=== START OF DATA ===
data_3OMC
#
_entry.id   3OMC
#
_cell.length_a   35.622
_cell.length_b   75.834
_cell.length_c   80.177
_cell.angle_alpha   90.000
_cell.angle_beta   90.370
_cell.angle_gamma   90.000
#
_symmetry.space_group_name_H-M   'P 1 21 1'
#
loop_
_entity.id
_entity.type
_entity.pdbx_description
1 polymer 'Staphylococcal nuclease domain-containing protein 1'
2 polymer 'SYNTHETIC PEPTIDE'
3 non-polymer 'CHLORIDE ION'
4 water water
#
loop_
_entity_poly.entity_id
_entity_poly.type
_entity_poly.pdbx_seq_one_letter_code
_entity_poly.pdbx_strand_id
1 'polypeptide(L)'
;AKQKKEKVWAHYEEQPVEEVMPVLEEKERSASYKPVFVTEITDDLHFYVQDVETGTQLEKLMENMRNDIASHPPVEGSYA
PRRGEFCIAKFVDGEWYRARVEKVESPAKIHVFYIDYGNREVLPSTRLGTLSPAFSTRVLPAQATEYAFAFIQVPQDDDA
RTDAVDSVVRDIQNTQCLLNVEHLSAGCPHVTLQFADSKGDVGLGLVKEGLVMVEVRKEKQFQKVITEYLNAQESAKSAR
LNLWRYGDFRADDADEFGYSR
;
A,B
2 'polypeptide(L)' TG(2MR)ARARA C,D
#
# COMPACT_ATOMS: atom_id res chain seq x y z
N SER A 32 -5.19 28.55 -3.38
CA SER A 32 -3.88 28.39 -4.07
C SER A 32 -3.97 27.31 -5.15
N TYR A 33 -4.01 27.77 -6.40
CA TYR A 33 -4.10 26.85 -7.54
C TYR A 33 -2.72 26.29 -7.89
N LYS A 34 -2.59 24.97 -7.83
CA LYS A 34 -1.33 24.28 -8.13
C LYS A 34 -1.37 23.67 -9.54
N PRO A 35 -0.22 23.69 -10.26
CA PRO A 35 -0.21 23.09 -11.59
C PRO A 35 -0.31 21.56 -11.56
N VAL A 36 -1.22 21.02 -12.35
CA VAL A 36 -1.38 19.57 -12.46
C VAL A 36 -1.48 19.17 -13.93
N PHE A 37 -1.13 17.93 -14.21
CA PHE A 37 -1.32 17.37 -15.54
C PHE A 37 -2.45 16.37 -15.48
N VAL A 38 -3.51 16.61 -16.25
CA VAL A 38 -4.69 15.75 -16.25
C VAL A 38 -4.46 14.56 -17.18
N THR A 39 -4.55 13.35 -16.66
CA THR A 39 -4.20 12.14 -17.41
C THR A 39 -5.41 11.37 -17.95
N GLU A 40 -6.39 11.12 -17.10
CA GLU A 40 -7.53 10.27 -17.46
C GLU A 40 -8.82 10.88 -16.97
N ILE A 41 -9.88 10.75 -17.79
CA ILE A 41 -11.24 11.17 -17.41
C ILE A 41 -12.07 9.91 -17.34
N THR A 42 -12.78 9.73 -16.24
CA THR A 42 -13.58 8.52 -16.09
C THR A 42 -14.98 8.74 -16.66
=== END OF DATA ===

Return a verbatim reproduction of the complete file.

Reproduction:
data_3OMC
#
_entry.id   3OMC
#
_cell.length_a   35.622
_cell.length_b   75.834
_cell.length_c   80.177
_cell.angle_alpha   90.000
_cell.angle_beta   90.370
_cell.angle_gamma   90.000
#
_symmetry.space_group_name_H-M   'P 1 21 1'
#
loop_
_entity.id
_entity.type
_entity.pdbx_description
1 polymer 'Staphylococcal nuclease domain-containing protein 1'
2 polymer 'SYNTHETIC PEPTIDE'
3 non-polymer 'CHLORIDE ION'
4 water water
#
loop_
_entity_poly.entity_id
_entity_poly.type
_entity_poly.pdbx_seq_one_letter_code
_entity_poly.pdbx_strand_id
1 'polypeptide(L)'
;AKQKKEKVWAHYEEQPVEEVMPVLEEKERSASYKPVFVTEITDDLHFYVQDVETGTQLEKLMENMRNDIASHPPVEGSYA
PRRGEFCIAKFVDGEWYRARVEKVESPAKIHVFYIDYGNREVLPSTRLGTLSPAFSTRVLPAQATEYAFAFIQVPQDDDA
RTDAVDSVVRDIQNTQCLLNVEHLSAGCPHVTLQFADSKGDVGLGLVKEGLVMVEVRKEKQFQKVITEYLNAQESAKSAR
LNLWRYGDFRADDADEFGYSR
;
A,B
2 'polypeptide(L)' TG(2MR)ARARA C,D
#
# COMPACT_ATOMS: atom_id res chain seq x y z
N SER A 32 -5.19 28.55 -3.38
CA SER A 32 -3.88 28.39 -4.07
C SER A 32 -3.97 27.31 -5.15
N TYR A 33 -4.01 27.77 -6.40
CA TYR A 33 -4.10 26.85 -7.54
C TYR A 33 -2.72 26.29 -7.89
N LYS A 34 -2.59 24.97 -7.83
CA LYS A 34 -1.33 24.28 -8.13
C LYS A 34 -1.37 23.67 -9.54
N PRO A 35 -0.22 23.69 -10.26
CA PRO A 35 -0.21 23.09 -11.59
C PRO A 35 -0.31 21.56 -11.56
N VAL A 36 -1.22 21.02 -12.35
CA VAL A 36 -1.38 19.57 -12.46
C VAL A 36 -1.48 19.17 -13.93
N PHE A 37 -1.13 17.93 -14.21
CA PHE A 37 -1.32 17.37 -15.54
C PHE A 37 -2.45 16.37 -15.48
N VAL A 38 -3.51 16.61 -16.25
CA VAL A 38 -4.69 15.75 -16.25
C VAL A 38 -4.46 14.56 -17.18
N THR A 39 -4.55 13.35 -16.66
CA THR A 39 -4.20 12.14 -17.41
C THR A 39 -5.41 11.37 -17.95
N GLU A 40 -6.39 11.12 -17.10
CA GLU A 40 -7.53 10.27 -17.46
C GLU A 40 -8.82 10.88 -16.97
N ILE A 41 -9.88 10.75 -17.79
CA ILE A 41 -11.24 11.17 -17.41
C ILE A 41 -12.07 9.91 -17.34
N THR A 42 -12.78 9.73 -16.24
CA THR A 42 -13.58 8.52 -16.09
C THR A 42 -14.98 8.74 -16.66